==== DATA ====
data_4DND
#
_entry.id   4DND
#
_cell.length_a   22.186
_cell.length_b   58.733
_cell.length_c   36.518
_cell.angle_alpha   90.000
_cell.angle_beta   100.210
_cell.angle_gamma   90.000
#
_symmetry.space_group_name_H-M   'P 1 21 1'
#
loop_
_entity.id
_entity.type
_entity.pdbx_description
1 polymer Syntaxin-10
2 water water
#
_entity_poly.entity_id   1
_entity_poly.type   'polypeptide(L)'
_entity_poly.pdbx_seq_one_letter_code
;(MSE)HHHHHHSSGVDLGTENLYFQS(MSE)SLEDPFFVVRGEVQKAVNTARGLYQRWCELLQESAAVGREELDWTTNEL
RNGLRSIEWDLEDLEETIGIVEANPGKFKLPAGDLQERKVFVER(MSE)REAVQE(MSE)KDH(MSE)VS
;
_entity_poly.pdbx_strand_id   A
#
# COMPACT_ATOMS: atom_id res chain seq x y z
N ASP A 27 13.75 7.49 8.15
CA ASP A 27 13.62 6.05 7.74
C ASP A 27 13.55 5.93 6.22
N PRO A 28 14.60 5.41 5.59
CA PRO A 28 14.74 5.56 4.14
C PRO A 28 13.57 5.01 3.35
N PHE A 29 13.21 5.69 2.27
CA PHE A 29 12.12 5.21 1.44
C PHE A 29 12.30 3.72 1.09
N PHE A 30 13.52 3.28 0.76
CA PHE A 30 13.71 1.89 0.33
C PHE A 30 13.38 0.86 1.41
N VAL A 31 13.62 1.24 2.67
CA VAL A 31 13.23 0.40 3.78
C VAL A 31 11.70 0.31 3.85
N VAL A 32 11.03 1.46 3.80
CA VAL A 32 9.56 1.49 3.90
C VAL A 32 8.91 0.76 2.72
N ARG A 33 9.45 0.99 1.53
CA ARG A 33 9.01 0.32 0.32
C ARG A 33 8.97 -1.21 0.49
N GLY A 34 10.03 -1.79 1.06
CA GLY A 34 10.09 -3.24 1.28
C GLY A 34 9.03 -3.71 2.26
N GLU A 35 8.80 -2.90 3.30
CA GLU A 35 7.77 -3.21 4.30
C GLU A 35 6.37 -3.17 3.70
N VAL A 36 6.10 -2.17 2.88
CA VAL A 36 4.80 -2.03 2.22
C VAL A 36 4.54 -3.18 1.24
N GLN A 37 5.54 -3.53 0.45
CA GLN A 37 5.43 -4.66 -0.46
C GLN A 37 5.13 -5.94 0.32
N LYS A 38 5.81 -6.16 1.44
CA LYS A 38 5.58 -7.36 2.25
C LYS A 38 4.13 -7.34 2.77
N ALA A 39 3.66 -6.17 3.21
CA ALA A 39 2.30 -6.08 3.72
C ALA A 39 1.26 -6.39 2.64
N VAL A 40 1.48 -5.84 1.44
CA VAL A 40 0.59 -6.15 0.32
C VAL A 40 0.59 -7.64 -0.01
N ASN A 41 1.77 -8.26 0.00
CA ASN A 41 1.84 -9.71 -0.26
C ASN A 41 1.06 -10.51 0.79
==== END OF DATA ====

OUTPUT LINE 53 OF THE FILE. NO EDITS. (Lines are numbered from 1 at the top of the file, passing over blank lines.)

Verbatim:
C GLY A 34 9.03 -3.71 2.26